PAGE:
FILM REVIEW // Jurassic Park III


Published June 18, 2015 for the film review site I created, Crowd vs. Critic. Each film is reviewed twice, once from the Crowd perspective for its entertainment value (Popcorn Potential) and once from the Critic perspective for its Artistic Taste.


“There are no rules in filmmaking. Only sins. And the cardinal sin is dullness.”
—Frank Capra

The Lost World: Jurassic Park may have had some storytelling problems, but it’s hard to call it a snooze-fest. Even if some of the characters didn’t gel the way they were intended to, it kept viewers on their toes until the dinosaurs would pop out from the shadows for their next attack.

Jurassic Park III avoids many of the issues that movie never overcame, but its worst crime is far greater: it’s just plain ol’ boring. If Lost World scrambled ingredients in the wrong proportions, III is the movie that forgot to add seasoning.

You can find many of the same elements as in the other films: Threatening new creatures, resourceful kids, moral gray areas. In this installment, however, motifs have been recycled until they’re worn out. The new main characters (played by William H. Macy, Téa Leoni, Alessandro Nivola, Trevor Morgan, and Michael Jeter) don’t bring anything fresh the to the franchise, and if any of them meet his or her predictable death, it feels largely inconsequential. None of them even play the consistent comic relief.

The new flying pteranodons bring a few moments of excitement and suspense, but we’ve seen velociraptors creep up behind our heroes and T-Rexes thump onto the scene many times before, and in cleverer ways. (You know you’re not doing something right when T-Rexes feel like old news.) And if that wasn’t enough evidence, just consider that the soundtrack ends with a Randy Newman song called “Big Hat, No Cattle.” It probably sounds just like you imagine it. (Maybe it was cut from the Toy Story soundtrack?)

The most original part of this movie is the poster, with slashed claw marks creating the III. You can get a good shot of it at the end of the trailer. In fact, I would recommend just watching that if you want the SparkNotes version of the best parts. Unless you’re really set on watching every Jurassic Park chapter or you need some background noise while you do housework and it happens to be on cable, I can’t recommend turning on a movie you’ve already seen done better two times before.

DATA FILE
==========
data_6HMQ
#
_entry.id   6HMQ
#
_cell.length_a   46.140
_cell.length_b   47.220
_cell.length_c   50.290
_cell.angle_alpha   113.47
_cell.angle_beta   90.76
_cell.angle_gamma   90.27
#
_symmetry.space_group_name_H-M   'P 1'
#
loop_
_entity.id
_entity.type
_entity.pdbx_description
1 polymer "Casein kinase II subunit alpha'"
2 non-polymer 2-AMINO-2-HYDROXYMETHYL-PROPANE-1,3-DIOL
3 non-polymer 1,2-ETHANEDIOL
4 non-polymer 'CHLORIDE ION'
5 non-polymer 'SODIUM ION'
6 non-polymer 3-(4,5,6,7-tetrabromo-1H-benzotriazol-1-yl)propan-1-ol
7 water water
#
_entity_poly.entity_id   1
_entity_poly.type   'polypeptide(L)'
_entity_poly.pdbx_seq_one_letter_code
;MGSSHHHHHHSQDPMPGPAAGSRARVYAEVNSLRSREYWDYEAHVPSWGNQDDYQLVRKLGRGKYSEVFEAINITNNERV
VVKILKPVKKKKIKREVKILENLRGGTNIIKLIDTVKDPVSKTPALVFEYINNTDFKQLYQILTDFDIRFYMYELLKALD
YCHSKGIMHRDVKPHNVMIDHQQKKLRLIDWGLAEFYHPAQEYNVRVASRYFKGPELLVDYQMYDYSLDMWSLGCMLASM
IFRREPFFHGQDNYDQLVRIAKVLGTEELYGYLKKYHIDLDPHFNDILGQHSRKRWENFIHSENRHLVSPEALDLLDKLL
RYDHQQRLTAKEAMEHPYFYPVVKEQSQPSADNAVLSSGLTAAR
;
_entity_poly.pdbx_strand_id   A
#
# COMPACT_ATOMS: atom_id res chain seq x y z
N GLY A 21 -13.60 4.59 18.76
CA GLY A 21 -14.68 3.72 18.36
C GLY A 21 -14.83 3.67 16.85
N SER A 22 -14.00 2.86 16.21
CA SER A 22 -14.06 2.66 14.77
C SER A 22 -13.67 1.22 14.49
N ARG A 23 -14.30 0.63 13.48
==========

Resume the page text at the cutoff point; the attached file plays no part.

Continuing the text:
Let’s play a game of Good Decision/Bad Decision with these 5 scenarios:

  1. Good decision or bad decision? Parasailing with a kid right next to an island that is known for being the home of dangerous dinosaurs.
  2. Smart idea or silly idea? Lying to a dinosaur expert so he will take you to said island to save this said kid who crashed parasailing.
  3. Sound logic or flawed logic? Not doing enough research to realize the said dinosaur expert has never actually been to said island before.
  4. Awesome plan or dumb plan? Being said dinosaur expert that has witnessed firsthand the terrors of said dangerous dinosaurs, yet still going to said island because money.
  5. PhD thinking or elementary thinking? Repeatedly screaming, running off by yourself, and/or not following directions of said dinosaur expert on said island with said dangerous dinosaurs while searching for said kid.

I could keep going, but I think we will know the answer to any scenario put before us. (I didn’t even get to the part where someone steals velociraptor eggs.)

Jurassic Park is a series dependent on its characters making awful decisions, but Jurassic Park III takes it to the max. In addition to introducing a slew of players who are mostly empty-headed except when the plot demands that they aren’t, they somehow manage to dumb down the only major returning role, said dinosaur expert Dr. Alan Grant (Sam Neill).

Mind you, this same character rolls his eyes at luck, calling it “Reverse Darwinism, survival of the most idiotic.” He also preaches, “Some of the worst things imaginable have been done with the best intentions.” This is the same man who starts the movie saying “no force on Earth or Heaven” could get him to go to Isla Sorna yet makes the trip when someone he has no history with offers to fund his personal research. I want to tell you that was intentional dramatic irony on the writer’s part, but I couldn’t do it with confidence.

And you expect me to believe that Grant is dense enough to let Dr. Ellie Sattler (Laura Dern) go sometime in the 8 years after the original movie so he can grow into a crusty bachelor, thus negating his character growth in said original movie? Nope, nope, nope—I refuse to believe it. I am deeming this movie non-canonical so I can continue believing they ended up together with a picket fence and 2.5 kids with dinosaur fetishes.

If your greatest fear for Jurassic World has been that it would tarnish the legacy of Jurassic Park, stop your worrying—it’s already been done. Thank your Reverse Darwinist lucky stars for Jurassic World. Otherwise the series would’ve ended in an era worthy of extinction.


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